15 - The Canterbury Bible glosses: facts and problems  pp. 281-333

The Canterbury Bible glosses: facts and problems

By J. D. Pheifer

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The ‘Leiden Glossary’, preserved in a late eighth- or early ninth-century manuscript from St Gallen (now Leiden, Bibliotheek der Rijksuniversiteit, Voss. lat. Q. 69, fols. 7–46, at 20ra-37ra, referred to hereafter as Ld.), is a primary source for the history of Anglo-Saxon education, since its chapters or lists of glossae collectae, many with Old English interpretations, give a conspectus of the books read in the school of Theodore and Hadrian at Canterbury, as Michael Lapidge pointed out in his pioneering article on that school. The linch-pin that connects the ‘Leiden Glossary’ with the school of Canterbury is the reference to Theodore in Ld. xii.40 (‘Cyneris: nablis idest citharis longiores quam psalterium nam psalterium triangulum fit theodorus dixit’), a gloss on the word cinyris in Ecclus. XXXIX.20. As one might expect from the nature of early medieval education, nearly half of Ld.'s forty-eight chapters are devoted to books of the Bible: chs. vii-xxv (23vb-27va) extend from Paralipomenon (Chronicles) through the rest of the Old Testament (including Jerome's prologues and most of the apocryphal books, but not Psalms and Maccabees) to the gospels, and ch. xxix (28vb-29rb) glosses Jerome's commentary on Matthew.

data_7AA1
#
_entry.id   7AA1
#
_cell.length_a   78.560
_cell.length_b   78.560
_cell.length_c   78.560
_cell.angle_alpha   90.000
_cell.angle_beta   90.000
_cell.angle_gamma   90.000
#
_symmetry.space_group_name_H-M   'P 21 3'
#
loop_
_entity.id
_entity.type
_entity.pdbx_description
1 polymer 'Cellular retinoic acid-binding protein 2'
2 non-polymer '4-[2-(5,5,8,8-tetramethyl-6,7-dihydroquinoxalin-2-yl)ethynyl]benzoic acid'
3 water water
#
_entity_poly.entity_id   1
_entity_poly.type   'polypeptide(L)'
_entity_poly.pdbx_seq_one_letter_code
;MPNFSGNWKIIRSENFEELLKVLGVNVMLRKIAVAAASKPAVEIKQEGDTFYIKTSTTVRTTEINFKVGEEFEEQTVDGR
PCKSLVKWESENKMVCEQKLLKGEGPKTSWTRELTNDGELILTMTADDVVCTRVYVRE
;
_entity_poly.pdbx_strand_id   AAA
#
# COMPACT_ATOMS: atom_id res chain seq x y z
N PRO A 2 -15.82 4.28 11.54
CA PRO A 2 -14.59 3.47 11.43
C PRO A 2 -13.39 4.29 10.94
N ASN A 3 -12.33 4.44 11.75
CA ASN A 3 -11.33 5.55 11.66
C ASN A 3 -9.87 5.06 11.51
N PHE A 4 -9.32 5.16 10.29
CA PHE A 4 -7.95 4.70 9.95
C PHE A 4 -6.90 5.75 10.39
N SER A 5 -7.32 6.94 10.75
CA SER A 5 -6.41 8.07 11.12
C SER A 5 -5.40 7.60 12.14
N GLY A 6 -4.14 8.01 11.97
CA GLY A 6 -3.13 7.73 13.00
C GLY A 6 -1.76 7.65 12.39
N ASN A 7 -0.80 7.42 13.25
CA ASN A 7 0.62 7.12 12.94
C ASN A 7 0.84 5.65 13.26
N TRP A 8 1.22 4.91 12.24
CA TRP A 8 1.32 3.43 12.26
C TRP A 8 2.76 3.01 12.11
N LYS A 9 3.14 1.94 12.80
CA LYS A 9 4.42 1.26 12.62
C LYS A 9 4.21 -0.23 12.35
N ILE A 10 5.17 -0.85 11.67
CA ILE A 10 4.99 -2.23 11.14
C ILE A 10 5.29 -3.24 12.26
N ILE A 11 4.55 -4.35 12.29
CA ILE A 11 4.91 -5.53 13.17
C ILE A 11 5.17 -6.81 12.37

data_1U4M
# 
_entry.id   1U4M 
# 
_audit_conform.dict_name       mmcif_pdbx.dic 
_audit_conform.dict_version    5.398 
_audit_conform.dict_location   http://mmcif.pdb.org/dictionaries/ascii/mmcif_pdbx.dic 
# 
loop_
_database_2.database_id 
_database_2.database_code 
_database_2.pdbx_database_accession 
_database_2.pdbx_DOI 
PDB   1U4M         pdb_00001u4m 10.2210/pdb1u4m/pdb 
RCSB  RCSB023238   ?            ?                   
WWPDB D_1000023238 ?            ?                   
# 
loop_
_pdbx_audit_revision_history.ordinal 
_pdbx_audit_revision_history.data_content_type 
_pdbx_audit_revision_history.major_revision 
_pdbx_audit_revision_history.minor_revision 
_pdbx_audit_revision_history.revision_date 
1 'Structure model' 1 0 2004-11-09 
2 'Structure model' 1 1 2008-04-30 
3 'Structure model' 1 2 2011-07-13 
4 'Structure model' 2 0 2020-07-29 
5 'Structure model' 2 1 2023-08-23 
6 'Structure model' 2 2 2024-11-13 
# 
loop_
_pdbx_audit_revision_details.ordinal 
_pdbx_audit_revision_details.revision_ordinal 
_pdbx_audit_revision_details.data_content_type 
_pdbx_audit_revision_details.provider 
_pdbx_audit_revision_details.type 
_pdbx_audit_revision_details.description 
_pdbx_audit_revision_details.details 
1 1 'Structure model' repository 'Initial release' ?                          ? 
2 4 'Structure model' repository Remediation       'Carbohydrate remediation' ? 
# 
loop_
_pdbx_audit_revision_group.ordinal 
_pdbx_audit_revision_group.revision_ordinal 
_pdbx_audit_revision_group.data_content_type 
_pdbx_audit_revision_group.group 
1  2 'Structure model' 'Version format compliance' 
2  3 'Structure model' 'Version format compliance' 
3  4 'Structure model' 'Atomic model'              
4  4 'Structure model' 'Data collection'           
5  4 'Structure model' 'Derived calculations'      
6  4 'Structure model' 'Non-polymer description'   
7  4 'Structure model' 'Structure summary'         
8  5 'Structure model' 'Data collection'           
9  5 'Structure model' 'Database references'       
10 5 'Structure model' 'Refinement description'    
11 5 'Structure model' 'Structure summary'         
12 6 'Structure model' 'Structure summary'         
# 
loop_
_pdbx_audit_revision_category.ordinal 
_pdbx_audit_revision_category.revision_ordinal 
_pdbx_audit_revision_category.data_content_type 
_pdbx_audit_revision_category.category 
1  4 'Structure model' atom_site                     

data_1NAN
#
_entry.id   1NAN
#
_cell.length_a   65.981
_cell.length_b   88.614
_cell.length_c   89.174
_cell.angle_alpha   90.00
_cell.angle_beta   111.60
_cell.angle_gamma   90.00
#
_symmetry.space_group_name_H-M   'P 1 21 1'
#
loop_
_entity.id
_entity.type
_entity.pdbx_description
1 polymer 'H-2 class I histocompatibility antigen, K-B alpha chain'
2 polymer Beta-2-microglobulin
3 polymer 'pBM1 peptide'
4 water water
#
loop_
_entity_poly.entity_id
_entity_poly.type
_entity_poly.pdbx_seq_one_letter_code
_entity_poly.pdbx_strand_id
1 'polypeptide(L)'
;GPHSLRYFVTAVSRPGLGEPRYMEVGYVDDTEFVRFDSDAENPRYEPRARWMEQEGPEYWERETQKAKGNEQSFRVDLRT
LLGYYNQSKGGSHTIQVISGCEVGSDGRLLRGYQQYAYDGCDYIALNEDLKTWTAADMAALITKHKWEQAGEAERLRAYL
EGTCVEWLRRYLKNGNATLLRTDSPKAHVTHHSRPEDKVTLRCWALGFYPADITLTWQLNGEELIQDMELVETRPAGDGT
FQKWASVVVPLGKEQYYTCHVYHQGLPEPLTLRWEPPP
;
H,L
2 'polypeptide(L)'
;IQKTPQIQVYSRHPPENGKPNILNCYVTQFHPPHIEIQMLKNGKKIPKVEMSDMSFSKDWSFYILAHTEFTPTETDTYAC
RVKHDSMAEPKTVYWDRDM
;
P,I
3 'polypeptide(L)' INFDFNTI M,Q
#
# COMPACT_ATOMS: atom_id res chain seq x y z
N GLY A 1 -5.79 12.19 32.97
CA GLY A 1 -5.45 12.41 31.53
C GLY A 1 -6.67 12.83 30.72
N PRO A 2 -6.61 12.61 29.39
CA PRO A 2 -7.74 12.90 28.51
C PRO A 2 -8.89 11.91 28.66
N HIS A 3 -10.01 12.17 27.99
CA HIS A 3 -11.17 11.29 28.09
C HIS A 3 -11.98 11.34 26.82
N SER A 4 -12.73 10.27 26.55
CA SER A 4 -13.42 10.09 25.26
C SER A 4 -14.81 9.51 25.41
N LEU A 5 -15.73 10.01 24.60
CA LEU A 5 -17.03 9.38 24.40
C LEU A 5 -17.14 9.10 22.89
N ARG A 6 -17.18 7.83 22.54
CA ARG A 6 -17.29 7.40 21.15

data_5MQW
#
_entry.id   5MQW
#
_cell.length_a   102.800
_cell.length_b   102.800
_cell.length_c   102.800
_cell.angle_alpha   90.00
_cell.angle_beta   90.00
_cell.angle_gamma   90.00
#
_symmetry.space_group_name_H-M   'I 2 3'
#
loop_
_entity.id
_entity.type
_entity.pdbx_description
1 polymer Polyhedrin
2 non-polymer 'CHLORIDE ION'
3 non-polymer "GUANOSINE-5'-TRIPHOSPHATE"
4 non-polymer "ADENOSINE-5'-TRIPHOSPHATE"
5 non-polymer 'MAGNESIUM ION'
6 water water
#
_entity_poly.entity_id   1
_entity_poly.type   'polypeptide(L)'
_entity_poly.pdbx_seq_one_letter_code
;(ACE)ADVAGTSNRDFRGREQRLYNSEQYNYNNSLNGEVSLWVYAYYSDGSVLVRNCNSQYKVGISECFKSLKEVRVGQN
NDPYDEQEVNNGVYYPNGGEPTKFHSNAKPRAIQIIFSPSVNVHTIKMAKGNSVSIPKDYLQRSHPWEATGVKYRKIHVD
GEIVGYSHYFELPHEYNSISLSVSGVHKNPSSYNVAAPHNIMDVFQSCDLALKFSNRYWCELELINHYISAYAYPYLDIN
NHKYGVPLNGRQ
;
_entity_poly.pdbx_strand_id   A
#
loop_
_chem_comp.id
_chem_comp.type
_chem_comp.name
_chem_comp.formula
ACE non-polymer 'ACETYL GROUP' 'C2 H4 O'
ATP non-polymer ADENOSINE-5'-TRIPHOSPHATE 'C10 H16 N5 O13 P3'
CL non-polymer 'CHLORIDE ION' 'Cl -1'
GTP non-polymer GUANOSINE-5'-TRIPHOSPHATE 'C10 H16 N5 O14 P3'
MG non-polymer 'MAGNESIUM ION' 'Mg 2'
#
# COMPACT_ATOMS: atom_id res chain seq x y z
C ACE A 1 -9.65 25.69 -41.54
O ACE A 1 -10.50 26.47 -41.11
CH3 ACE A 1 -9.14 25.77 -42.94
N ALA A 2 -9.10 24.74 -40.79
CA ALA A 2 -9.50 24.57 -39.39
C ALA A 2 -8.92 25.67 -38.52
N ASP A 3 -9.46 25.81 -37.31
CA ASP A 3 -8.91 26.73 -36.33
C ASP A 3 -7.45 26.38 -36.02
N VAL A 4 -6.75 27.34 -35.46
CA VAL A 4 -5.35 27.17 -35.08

Although Ld. chs. vii-xxv begin and end without any gaps in the manuscript, it is a reasonable hypothesis that they are an incomplete copy of what earlier was a full set of Bible glosses. This hypothesis is supported by related sets of biblical glosses in several other manuscripts.